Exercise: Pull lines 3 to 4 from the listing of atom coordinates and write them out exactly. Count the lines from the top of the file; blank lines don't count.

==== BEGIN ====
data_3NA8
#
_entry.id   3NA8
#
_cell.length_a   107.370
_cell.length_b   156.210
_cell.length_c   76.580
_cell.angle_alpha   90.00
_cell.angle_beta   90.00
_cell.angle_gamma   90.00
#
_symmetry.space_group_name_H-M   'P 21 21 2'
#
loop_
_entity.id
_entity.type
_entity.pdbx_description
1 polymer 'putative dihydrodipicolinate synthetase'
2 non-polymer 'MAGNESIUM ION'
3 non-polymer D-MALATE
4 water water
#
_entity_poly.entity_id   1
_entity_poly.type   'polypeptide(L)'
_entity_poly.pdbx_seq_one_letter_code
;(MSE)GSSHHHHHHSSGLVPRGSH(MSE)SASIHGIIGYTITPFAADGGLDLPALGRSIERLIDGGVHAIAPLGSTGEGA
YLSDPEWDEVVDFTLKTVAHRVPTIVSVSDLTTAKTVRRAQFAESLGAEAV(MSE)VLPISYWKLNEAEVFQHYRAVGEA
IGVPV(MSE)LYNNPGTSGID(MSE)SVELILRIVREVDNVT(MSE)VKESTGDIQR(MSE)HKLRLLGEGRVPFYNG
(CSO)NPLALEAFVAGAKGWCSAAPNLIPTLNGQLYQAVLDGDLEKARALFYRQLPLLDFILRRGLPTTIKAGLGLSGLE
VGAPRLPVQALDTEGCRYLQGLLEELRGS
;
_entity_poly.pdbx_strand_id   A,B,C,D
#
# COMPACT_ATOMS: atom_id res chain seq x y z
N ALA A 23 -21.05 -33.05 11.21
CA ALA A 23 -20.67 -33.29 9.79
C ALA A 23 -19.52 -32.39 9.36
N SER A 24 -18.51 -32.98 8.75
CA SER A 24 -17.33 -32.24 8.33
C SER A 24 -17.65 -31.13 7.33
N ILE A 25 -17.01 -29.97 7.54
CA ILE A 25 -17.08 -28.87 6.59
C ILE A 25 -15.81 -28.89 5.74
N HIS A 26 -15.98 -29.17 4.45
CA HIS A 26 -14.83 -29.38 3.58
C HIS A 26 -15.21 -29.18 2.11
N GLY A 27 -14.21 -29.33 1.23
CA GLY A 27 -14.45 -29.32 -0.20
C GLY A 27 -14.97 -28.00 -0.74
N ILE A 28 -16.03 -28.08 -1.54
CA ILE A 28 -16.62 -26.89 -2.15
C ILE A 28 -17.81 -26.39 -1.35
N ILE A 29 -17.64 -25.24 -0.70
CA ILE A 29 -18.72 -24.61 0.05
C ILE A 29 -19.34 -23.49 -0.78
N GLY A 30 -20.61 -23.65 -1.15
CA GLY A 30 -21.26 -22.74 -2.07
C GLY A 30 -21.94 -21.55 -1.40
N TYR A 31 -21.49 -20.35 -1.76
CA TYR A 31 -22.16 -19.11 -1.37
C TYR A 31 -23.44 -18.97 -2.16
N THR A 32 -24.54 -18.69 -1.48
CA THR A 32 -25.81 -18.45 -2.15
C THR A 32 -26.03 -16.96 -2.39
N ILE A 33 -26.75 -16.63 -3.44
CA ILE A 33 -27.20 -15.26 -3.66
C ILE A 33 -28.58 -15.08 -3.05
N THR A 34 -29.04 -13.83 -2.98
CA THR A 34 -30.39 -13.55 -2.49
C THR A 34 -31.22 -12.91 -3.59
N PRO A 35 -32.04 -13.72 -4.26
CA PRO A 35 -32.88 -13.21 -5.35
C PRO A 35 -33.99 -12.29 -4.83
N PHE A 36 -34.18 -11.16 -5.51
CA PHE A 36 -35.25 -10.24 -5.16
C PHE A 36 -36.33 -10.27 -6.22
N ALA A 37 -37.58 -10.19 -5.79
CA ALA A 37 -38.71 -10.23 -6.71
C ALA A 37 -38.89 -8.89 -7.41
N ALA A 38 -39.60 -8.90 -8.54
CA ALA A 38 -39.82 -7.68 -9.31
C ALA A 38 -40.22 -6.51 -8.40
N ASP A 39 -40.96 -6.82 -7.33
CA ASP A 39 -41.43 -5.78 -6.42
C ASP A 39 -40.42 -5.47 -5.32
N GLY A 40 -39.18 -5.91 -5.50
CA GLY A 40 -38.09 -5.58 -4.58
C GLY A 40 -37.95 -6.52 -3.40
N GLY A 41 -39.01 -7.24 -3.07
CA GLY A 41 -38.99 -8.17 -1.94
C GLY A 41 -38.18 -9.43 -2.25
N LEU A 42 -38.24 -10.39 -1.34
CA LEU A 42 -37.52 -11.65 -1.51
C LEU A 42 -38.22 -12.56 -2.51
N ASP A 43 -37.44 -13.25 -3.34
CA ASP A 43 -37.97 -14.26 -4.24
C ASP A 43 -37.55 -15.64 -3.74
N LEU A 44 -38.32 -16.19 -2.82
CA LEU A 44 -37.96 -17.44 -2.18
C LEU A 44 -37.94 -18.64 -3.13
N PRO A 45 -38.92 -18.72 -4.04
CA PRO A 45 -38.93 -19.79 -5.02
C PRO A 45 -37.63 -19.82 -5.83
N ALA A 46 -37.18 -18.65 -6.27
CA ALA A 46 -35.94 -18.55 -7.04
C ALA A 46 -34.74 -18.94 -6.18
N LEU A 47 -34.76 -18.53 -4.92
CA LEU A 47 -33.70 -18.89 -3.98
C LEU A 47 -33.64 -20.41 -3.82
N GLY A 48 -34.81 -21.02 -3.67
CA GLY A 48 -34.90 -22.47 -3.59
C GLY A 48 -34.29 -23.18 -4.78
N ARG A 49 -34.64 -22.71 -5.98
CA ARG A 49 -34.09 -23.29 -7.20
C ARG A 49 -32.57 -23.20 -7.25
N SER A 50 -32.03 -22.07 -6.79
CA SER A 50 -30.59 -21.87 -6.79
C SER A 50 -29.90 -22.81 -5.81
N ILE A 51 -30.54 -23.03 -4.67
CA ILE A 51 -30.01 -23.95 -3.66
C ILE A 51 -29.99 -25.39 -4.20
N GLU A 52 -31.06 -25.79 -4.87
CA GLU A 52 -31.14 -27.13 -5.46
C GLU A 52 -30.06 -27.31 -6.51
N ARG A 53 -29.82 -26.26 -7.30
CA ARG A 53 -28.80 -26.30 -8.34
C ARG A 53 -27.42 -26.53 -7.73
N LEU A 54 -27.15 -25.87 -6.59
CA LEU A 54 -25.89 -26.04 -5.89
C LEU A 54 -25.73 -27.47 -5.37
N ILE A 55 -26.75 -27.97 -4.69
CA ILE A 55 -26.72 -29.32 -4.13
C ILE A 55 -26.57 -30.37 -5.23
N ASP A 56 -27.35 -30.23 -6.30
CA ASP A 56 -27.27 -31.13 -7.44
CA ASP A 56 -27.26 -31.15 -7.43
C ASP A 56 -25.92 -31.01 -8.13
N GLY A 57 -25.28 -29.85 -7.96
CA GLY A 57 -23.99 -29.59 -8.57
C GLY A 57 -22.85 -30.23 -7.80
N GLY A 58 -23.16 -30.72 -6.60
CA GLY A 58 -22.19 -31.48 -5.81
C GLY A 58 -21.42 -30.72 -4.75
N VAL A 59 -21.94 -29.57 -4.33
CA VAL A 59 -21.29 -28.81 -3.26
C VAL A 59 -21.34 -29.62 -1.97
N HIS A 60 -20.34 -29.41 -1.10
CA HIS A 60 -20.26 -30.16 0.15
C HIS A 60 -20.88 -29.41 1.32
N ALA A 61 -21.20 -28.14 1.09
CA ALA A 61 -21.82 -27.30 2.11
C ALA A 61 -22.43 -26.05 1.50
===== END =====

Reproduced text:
_entry.id   3NA8
#